Although we are thankfully now out of recession as a national economy, news coming from Britain about the recovery continues to be decidedly mixed. It's a little like taking two steps forward and one step back at the moment, which is probably understandable, given that we've experienced the worst turmoil as a nation since the Great Depression.
The manufacturing sector - obviously of interest to us - is one that displays regular ups and downs. For example, the Office for National Statistics (ONS) discovered back in April that manufacturing output grew by one per cent between January and February, which was great news in what is typically a tricky time after Christmas.
Meanwhile, it recently said that output is higher now than it was in the late 1970s, allaying any cynicism from naysayers who claimed Britain was losing its prowess as a manufacturing hub.
Chief economist Joe Grice commented: "There are several factors at work: a better quality and more skilled workforce; a shift from the production of low- to high-productivity goods; an improvement in the information technology base; more investment in research and development; and a more integrated global economy."
However, the statistics also show that manufacturing as a share of GDP has dropped from more than 32 per cent in 1970 to just 12 per cent today. In 1980, a quarter of jobs were in the manufacturing sector, while this figure had dipped to 8.2 per cent by 2010.
At a speech to the Manufacturing Technology Centre earlier this year, chancellor George Osborne acknowledged that the climate has been tricky - and that some people claim Britain's manufacturing days are over; that we can no longer compete.
But he begged to differ, pointing out that 49,000 new jobs have been created in the West Midlands alone over the past four years.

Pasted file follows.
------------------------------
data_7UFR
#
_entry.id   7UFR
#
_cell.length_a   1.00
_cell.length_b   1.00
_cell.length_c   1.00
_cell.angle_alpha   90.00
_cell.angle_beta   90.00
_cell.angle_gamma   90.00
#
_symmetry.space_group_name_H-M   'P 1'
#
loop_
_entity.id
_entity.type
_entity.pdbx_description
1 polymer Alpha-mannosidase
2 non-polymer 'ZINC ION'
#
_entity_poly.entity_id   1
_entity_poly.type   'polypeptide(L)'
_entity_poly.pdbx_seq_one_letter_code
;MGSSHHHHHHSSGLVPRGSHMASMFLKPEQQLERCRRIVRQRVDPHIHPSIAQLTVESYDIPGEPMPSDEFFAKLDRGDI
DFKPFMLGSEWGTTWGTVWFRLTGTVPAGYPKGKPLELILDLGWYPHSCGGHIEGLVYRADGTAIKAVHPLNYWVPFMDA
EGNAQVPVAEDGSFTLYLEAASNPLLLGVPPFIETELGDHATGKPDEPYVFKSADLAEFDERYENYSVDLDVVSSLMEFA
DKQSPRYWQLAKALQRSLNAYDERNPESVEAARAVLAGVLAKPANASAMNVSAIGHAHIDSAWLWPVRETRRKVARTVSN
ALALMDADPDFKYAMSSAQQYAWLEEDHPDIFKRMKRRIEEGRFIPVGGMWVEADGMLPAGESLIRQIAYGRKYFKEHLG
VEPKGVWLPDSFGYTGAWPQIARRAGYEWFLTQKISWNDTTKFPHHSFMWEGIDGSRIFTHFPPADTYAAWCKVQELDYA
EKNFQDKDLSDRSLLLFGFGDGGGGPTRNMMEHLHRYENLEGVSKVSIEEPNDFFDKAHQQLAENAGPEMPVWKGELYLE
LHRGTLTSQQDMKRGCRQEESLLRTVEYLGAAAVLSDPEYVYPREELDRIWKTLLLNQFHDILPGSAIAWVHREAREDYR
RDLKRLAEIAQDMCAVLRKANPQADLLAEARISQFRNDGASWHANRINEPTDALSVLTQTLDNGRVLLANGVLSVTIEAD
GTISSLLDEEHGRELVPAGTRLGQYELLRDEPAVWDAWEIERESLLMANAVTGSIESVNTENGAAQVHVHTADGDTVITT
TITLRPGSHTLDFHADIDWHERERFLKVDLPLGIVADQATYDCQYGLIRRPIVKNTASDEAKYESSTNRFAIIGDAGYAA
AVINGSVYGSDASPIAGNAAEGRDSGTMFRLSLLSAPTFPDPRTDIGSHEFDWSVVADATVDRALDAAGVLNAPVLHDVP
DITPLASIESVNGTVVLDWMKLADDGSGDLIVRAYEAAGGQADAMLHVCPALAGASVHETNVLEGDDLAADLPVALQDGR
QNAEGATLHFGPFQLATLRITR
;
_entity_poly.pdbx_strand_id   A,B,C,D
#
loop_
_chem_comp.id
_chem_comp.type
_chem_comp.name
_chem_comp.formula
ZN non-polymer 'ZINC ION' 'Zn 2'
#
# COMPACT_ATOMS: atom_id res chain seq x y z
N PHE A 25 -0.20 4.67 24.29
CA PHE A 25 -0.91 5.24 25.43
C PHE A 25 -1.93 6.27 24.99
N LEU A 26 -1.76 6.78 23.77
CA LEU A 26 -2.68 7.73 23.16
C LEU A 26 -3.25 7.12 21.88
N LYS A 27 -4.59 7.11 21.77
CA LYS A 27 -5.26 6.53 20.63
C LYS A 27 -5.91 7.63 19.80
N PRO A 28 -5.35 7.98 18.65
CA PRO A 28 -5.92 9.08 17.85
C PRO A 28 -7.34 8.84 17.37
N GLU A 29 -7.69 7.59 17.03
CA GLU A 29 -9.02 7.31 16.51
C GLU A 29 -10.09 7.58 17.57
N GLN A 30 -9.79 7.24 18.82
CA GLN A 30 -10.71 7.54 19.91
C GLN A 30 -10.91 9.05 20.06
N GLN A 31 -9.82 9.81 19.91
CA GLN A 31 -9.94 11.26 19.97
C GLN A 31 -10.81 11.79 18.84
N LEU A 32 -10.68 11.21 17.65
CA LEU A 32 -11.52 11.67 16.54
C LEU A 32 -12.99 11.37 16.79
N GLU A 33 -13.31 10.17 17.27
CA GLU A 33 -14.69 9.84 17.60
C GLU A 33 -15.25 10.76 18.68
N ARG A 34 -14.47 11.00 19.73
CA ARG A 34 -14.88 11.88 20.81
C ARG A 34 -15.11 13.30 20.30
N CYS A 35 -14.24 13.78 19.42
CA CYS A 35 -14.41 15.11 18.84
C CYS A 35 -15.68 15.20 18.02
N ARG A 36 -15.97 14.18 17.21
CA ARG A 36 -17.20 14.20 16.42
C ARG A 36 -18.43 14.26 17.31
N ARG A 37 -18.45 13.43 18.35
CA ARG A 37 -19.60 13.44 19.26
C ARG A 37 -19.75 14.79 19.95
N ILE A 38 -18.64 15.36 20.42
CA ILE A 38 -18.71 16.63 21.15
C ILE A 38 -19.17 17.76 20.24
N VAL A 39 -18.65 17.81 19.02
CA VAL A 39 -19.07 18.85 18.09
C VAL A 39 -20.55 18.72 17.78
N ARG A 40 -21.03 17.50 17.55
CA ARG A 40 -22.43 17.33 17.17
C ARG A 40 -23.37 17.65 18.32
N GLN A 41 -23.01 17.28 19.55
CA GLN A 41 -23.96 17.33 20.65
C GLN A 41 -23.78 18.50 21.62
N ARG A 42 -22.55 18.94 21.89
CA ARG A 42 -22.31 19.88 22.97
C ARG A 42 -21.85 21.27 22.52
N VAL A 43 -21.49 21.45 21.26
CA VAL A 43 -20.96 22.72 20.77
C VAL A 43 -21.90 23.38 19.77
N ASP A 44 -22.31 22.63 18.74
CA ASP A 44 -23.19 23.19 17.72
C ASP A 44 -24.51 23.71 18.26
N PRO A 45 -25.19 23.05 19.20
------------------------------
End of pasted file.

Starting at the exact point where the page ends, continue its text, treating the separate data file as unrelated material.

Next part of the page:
"The government needs to unashamedly back those parts of the economy that are a British success story. We must never again neglect our great manufacturing industry. Britain needs to make things again. We are doing the things that are needed to put British manufacturing at the heart of Britain's recovery," the chancellor said.
How H&W is proud to be British
It can be difficult for UK businesses to stand out in an era where cheapness is often sought out over quality. However, we believe that sticking to the traditions and processes that make a firm quintessentially British can help to show everyone that you have staying power and aim to go that extra mile for your customers.
For example, we're proud to be able to say at Heyland & Whittle that our factory is still based in England and that we continue to make our soaps and other products in the same way we always have - using the cold-processed method, handmade at every stage.
We also aim to support other British firms by sourcing the ingredients we need as close to home as possible. For instance, our carefully selected fragrances are created by a company in England, passing on homegrown success further down the supply chain.
As a customer, you'll find that tradition, style and authenticity are at the heart of everything we do, which people have told us really shows in both our products and our service.
So, although manufacturing may not be completely out of the woods just yet, we're proud to be supporting the sector as it makes its way back to growth - we want to show those naysayers that we're one British success story among many more.